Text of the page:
Thank you, Mr. Chairman. I will endeavour to respect your time limitations.
Thank you and the committee for the opportunity to appear here with some comments on Bill C-30.
Just very briefly, the Canadian Gas Association is the association that speaks on behalf of the downstream end of Canada's natural gas system, the delivery end. In essence, we deliver natural gas to almost six million Canadian customers, businesses and residents alike, from coast to coast in Canada.
Today I will indeed focus mainly on Bill C-30, but I wanted to start by saying a couple of things about how natural gas fits into the system, about our record on GHG management, and then about Bill C-30. Then I will give a couple of other perspectives on the other part of the debate, which really doesn't come up very much when we talk about industrial emissions.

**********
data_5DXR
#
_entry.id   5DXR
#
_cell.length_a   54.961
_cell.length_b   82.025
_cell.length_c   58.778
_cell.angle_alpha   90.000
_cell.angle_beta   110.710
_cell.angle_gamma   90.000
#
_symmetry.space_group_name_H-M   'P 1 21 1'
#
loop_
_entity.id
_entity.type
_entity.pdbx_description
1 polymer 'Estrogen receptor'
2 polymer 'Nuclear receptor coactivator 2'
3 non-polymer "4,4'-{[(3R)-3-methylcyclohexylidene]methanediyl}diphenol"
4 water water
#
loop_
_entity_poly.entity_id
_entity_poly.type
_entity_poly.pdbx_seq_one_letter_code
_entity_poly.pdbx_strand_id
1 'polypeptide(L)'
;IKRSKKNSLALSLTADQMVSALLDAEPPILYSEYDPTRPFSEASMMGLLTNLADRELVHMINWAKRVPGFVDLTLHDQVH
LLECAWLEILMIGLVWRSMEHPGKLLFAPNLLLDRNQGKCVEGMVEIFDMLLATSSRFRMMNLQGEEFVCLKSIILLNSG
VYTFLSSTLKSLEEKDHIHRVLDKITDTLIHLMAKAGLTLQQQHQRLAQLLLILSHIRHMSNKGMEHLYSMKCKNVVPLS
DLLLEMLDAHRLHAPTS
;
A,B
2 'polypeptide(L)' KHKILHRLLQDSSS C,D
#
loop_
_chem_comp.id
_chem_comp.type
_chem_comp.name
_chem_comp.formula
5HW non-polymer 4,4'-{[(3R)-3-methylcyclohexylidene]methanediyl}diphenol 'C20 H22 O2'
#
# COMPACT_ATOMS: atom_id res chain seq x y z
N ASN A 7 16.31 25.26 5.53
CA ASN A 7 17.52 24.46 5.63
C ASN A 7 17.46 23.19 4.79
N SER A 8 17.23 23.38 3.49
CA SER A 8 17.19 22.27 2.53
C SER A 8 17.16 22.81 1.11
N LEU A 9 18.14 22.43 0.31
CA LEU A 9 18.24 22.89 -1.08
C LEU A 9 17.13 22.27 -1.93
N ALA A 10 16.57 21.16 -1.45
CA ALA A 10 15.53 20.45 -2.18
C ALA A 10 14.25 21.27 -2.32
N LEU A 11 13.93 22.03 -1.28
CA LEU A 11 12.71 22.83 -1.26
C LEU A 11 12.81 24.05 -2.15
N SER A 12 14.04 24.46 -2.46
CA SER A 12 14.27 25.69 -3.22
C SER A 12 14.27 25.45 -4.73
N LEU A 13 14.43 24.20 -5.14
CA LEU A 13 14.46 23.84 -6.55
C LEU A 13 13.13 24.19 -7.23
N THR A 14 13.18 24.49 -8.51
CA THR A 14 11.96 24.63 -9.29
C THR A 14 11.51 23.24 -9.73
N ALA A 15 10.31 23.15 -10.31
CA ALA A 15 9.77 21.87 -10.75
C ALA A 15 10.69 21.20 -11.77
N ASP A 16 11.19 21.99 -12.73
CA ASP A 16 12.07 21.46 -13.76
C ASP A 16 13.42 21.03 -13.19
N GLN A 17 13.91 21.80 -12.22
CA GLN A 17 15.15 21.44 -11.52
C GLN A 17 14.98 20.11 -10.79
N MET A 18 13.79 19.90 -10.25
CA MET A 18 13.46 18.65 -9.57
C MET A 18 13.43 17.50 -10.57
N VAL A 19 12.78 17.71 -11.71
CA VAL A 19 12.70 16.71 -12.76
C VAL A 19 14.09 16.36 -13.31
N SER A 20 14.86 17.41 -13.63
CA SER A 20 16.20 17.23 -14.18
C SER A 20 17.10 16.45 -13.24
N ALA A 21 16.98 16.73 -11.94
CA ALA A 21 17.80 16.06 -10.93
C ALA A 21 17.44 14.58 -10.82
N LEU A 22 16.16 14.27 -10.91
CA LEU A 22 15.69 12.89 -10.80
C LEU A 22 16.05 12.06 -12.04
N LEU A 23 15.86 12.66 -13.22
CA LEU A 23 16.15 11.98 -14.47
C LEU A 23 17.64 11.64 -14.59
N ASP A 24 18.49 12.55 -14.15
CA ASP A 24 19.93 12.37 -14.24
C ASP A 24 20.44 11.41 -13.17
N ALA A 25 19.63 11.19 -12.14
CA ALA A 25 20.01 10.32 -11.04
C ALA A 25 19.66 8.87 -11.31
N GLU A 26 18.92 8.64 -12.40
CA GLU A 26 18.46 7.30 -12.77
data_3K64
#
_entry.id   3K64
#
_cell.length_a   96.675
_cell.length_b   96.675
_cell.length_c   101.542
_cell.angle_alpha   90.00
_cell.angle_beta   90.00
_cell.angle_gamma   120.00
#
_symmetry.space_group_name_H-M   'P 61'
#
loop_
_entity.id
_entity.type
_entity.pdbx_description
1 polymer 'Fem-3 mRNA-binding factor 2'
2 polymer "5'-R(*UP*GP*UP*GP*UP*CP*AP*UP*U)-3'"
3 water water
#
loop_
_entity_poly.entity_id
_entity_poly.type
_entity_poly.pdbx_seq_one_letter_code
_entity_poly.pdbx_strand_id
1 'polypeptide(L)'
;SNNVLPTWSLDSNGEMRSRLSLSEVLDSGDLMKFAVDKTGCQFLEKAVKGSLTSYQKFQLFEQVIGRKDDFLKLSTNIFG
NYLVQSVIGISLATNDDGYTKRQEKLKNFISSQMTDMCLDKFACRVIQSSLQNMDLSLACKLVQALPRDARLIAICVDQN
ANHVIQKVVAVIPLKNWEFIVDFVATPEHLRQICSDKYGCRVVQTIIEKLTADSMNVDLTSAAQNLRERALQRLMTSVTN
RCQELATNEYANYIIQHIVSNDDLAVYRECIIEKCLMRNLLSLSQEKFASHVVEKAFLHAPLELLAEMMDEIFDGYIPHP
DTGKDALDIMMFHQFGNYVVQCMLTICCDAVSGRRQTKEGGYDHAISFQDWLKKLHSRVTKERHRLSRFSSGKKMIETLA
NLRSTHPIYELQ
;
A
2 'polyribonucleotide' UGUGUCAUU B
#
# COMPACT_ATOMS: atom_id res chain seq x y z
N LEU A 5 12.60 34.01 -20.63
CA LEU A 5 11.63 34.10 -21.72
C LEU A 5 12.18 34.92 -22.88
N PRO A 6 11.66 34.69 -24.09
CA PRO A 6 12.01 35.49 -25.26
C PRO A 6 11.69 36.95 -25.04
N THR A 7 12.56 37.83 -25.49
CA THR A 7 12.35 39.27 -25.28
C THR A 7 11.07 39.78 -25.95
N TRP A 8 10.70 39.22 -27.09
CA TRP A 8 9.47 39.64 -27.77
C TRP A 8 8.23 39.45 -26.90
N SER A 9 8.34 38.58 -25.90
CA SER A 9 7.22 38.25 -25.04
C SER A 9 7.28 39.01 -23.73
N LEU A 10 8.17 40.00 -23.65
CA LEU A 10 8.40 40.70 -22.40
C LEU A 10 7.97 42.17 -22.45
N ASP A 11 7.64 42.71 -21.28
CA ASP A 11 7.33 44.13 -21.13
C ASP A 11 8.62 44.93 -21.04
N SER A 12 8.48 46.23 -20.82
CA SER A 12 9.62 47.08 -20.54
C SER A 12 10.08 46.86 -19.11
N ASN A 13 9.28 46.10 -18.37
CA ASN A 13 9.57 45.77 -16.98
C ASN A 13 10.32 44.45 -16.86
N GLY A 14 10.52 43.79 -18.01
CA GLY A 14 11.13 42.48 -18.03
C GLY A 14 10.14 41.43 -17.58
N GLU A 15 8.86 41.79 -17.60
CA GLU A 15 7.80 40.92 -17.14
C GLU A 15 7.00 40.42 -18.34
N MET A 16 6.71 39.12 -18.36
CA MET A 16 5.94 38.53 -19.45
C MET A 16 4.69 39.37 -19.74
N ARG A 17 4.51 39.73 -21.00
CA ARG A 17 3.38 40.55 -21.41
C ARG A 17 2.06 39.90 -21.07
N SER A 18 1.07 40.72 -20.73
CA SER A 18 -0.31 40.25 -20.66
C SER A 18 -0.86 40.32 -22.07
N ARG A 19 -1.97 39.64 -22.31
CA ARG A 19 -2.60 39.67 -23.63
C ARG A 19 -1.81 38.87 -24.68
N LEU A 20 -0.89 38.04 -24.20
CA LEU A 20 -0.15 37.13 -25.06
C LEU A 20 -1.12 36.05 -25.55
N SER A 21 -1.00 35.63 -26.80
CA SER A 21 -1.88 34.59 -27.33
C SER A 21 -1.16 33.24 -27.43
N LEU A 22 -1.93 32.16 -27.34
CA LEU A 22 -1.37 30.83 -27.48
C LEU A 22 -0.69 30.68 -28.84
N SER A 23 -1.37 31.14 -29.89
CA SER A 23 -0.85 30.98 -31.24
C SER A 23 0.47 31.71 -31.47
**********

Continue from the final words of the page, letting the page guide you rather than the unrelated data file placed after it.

Just on natural gas, the numbers are in the documents we've left you. I won't go through those, except to say that natural gas accounts for a little over one quarter of the energy used by Canadians, and it's growing. It's growing particularly in power generation—particularly in distributed generation applications—and it has potential for growth in transportation, albeit from a very small base.
The reason for that is pretty straightforward. Natural gas, for a variety of reasons, is a very preferred form of energy. It's flexible; it's clean; it's reliable; it's in abundant supply; and it can make important contributions to both our air quality objectives and our climate change objectives. Natural gas should be an important part of Canada's strategy for dealing with climate change.